Smallholdings in Carshalton suffer badly from fly-tipping. What consideration have the Government given to the National Farmers Union's request to extend fines for people who fly-tip and to extend the Flycatcher database to include private land?
I am very interested in the NFU's suggestions. I have been following advice on this issue from organisations such as the Campaign to Protect Rural England. Fly-tipping is by and large a local issue, and it is often solved at a very local level by the immediate community. It is a burden that often falls to landowners, and to farmers, to clear up. We will be working with the NFU to get a better strategy, but also trusting local communities and empowering them with the necessary laws and regulations that they need to bear down on this scourge of the rural environment.
I have made it clear that my objective as part of the CAP reform negotiations is to get a better deal for Britain's farmers and taxpayers. That should include, for example, proper recognition of the measures that farmers take to protect the environment at the same time as producing food in a sustainable way. The negotiations are at the early stages. It will be quite some time before we know how the UK will be affected, but my objective is to get us the best deal.
On landfill, the coalition agreement says that the Government hope to promote energy from waste through anaerobic digestion. How will that be done?
My hon. Friend, whose constituency is not far from mine, will perhaps have observed that our local authorities find that the increasing cost of the landfill tax is a strong incentive to try to reduce the amount of material that goes into recycling. There are opportunities for organic waste not to go to recycling at all; it is often composted by people who live in a rural or suburban locations. As regards anaerobic digestion, it is possible to consider collection from places where large quantities are produced, such as hospitals, catering outlets and schools.
It is not a plan to privatise British Waterways, but a plan to mutualise it. That was a very good suggestion that was made under the previous Government. It will offer the opportunity for longer-term secure funding. This is the sort of organisation that can exist in a voluntary sector role, as long as it has the proper resources to call on. I urge hon. Members to look carefully at the proposals that are being made. We are listening and consulting; we have not made any decisions yet. This is a method of securing a long-term, viable future for waterways that we all value greatly.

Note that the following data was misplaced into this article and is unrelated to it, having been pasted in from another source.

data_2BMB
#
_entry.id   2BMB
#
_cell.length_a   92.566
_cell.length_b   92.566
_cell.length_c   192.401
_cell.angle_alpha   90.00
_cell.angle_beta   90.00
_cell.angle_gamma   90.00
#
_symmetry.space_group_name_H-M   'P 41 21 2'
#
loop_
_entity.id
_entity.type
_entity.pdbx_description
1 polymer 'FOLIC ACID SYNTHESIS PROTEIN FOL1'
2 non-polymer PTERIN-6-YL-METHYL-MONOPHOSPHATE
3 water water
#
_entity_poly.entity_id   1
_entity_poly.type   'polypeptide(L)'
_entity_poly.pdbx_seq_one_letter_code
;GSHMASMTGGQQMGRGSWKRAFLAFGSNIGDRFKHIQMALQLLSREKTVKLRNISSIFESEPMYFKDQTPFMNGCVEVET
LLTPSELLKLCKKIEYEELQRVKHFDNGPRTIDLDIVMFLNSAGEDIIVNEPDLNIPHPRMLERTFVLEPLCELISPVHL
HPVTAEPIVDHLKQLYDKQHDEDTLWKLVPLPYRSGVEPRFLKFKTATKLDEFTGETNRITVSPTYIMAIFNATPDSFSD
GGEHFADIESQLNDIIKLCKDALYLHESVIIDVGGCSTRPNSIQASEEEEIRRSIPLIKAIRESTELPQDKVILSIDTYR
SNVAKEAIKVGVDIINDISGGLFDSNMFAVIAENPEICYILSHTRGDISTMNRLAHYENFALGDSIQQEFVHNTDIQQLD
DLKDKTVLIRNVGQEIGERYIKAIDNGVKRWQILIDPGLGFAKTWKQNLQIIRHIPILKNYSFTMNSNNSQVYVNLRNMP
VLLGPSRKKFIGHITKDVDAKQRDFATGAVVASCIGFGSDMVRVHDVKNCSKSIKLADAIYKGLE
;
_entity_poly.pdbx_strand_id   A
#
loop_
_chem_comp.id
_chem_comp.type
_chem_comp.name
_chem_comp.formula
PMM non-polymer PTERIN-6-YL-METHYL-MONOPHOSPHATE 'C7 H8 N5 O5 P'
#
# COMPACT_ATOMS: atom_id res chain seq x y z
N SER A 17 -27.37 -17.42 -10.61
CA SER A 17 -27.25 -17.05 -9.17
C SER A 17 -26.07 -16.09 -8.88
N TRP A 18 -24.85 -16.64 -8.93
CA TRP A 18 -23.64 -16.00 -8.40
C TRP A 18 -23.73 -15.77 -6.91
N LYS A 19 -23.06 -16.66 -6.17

The whole House has always taken a great interest in bee health, and we were very critical when the previous Government initially planned to cut funding for it. My hon. Friend may be aware that this week, using a significant contribution from DEFRA, a £10 million research programme was launched on the whole issue of bees and other pollinators, because we recognise their value to the economy.
I thank the hon. Lady for that question. As I am sure she has seen, there is now a proliferation of farmers markets in most locations, because consumers very much like the diversity of high-quality produce that they offer. The decision about facilitating a farmers market in a particular location rests with local government. However, I am happy to discuss with colleagues at the Department for Communities and Local Government how we might give further encouragement so that we see more such markets.
As part of her forthcoming review of arm's length bodies, will the Secretary of State consider the track record of the Environment Agency in facilitating the introduction of hydroelectric power schemes on rivers? Its indecision and delay are an obstacle to progress on the River Avon in my constituency.
I thank the hon. Gentleman for his question, but I believe that the question of hydroelectric power is one for the Department of Energy and Climate Change rather than the Department for Environment, Food and Rural Affairs. However, the Environment Agency operates as an arm's length body and, as I have previously said, will form part of the review.
Canals and waterways are vital in my constituency in inner London, where there is a huge renaissance thanks to the Olympics. I welcome the Minister's tone, but what conversations has he had with the Treasury? It is vital that British Waterways is not sold down the canal but is there for the long term, to protect this asset for the British public as a mutual.
I am aware that Regent's canal, in the hon. Lady's constituency, is a great heritage asset to that part of London. People who love it, and those who love the canals in my constituency and elsewhere, will look on with great concern to ensure that that point is made and that the Treasury understands-and it does-the need to provide British Waterways with the endowment it needs to gear up for the necessary repairs and maintenance of our canals.
I welcome the Ministers to their responsibilities. They will probably be aware by now that the previous Government were being taken to court by the WWF and the Angling Trust for non-compliance with the European Union water framework directive. Will the new Government adopt a different strategy on that important environmental legislation, based on involving local communities and stakeholders rather than lawyers?
We want to see much greater consultation with local communities, anglers and all sorts of interest groups-
And Liberal Democrats, certainly. We want that consultation on the management of our river systems, and it is important to understand that we are talking about not just river ways but the whole system, including the farmers who ensure that the water that gets into the rivers is clean. The water framework directive is a vital piece of legislation and a good directive with which we want to comply, and we will work with all parties to ensure that it is a success.